Linda Richardson always loved to swim, so when her Veterans Administration advisers suggested physical training through the Turnstone Center after her stroke four years ago, she checked it out.
The 62-year-old Army veteran now competes on Team Turnstone at the Endeavor Games, a national competition for people with physical disabilities originating out of the University of Central Oklahoma. Saturday was the final day for the three-day event staged at different locations in Allen County.
Jaime Garzon, Endeavor Games event director and Turnstone's coordinator of competitions, said Fort Wayne has hosted the competition five years in a row, last year being an online event.
Competitors came from California, Florida and Texas as well as Midwestern locations to compete in an expanded list of events as well as clinics. Garzon said 112 athletes competed in nine events that included archery and adaptive standing and wheelchair tennis, both new to the lineup. Other competitions or clinics offered were power soccer, sitting volleyball, boccia, shooting, track and field and swimming.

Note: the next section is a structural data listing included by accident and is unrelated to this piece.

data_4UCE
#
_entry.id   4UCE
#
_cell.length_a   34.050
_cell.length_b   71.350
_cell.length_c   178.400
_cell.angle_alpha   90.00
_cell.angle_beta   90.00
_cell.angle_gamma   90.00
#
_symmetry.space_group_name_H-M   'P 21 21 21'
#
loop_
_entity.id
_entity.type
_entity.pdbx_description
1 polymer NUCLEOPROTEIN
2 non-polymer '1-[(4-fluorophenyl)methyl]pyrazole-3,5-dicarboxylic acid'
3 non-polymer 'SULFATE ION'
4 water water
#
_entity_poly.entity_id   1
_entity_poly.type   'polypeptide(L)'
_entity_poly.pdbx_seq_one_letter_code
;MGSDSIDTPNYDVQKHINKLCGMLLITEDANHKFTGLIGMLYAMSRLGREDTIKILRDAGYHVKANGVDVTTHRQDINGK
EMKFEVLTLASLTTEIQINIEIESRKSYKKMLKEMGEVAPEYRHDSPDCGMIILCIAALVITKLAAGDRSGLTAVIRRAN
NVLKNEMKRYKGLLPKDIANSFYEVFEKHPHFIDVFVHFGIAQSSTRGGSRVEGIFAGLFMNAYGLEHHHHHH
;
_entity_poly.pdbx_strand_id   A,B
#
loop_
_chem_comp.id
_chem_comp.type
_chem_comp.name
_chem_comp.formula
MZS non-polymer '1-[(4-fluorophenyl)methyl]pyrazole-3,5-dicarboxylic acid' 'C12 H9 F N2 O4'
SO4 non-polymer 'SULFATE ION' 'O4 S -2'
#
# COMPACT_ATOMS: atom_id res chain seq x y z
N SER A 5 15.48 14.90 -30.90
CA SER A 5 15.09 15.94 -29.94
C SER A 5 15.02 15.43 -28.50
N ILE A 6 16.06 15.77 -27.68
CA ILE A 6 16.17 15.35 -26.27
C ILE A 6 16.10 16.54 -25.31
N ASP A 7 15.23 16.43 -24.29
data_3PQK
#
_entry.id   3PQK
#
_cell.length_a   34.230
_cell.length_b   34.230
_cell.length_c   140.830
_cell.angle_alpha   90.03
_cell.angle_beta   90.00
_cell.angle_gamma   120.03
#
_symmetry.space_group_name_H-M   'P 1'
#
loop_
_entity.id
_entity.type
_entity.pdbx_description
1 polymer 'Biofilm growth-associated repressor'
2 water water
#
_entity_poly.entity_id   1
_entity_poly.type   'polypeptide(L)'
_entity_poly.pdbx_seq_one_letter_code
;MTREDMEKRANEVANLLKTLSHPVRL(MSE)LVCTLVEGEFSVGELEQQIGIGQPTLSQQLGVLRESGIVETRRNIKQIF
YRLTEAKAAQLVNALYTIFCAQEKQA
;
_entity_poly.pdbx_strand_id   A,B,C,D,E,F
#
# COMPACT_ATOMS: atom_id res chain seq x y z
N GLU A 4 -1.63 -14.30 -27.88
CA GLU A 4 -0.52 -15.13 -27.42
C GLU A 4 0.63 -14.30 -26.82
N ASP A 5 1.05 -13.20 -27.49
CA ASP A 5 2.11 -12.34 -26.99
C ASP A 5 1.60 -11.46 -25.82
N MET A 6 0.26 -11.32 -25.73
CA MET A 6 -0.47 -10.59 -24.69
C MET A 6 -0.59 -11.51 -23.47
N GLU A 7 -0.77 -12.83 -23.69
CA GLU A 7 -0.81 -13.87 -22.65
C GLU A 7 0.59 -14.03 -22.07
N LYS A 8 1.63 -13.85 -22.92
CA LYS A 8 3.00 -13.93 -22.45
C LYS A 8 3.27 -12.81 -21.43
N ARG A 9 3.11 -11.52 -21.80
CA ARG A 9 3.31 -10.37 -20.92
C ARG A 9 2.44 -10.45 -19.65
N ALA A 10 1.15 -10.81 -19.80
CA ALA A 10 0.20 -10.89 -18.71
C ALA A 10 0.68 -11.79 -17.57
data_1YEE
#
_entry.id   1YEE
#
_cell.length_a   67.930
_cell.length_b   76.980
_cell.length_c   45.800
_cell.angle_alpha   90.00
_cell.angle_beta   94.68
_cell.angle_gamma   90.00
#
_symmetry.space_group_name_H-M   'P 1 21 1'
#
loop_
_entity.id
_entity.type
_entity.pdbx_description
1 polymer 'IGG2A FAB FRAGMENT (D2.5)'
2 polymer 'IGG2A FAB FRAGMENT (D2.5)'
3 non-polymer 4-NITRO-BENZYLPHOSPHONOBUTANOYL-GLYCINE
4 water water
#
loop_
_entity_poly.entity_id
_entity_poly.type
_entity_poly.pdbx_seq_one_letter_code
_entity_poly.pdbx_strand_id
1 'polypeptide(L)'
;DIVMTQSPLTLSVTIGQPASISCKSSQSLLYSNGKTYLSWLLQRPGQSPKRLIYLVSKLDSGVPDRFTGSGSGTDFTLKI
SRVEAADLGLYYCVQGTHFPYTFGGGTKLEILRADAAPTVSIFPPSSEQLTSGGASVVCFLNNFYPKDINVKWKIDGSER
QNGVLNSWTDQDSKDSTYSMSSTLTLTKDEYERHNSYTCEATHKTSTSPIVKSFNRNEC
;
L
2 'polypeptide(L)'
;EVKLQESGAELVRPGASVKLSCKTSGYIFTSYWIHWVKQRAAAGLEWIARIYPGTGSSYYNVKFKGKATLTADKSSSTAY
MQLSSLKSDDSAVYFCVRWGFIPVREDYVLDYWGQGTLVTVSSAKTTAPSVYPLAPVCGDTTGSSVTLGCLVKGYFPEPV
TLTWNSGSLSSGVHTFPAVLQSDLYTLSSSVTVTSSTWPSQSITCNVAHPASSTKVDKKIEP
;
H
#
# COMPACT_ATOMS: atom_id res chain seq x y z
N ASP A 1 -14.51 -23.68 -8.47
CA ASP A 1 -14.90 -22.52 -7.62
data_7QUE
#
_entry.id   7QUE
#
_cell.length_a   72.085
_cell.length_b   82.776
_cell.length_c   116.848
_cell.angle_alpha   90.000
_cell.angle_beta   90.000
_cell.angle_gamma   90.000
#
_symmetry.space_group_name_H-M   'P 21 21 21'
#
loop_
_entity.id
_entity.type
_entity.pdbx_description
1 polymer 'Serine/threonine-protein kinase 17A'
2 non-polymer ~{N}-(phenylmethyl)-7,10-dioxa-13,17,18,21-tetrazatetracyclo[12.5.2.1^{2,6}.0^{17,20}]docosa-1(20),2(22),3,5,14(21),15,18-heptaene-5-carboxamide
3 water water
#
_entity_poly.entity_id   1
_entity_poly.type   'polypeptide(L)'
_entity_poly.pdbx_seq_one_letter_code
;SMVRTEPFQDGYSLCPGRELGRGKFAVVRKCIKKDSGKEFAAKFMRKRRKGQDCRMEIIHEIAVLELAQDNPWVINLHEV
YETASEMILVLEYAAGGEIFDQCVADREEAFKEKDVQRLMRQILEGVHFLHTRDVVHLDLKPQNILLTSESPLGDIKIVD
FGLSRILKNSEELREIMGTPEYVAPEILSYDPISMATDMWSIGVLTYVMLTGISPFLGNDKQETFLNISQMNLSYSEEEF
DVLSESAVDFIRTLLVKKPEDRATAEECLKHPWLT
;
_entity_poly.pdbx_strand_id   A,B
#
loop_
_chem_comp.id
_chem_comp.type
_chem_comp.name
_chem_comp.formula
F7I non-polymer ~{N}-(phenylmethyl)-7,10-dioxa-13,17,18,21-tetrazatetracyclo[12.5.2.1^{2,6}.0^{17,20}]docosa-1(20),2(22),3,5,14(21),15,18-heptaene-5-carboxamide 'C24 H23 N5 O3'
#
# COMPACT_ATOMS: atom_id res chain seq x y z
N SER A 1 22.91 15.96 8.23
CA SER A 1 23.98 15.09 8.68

On Saturday, coaches and fans turned out to support 19 swimmers at Carroll High School's natatorium. Backstroke is Richardson's best; butterfly, her least favorite, she said. All swim strokes including freestyle and breaststroke were featured in multiple heats.
The Garrett native remembers learning to swim in a pool that dated to the 1930s. The Army took her to Fort Bragg and Germany, but she returned with her family to the area, she said.
She wound up competing in a triathlon, which surprised her. She thought she'd only compete in swimming, but with training, she ended up biking and running, too.
“After my stroke, my balance is shot,” she explained.
Garzon expects Turnstone will host Endeavor Games next year, too.
“The Games are a great opportunity for people with physical disabilities to try new sports and compete on the path to a Paralympics Dream,” he said.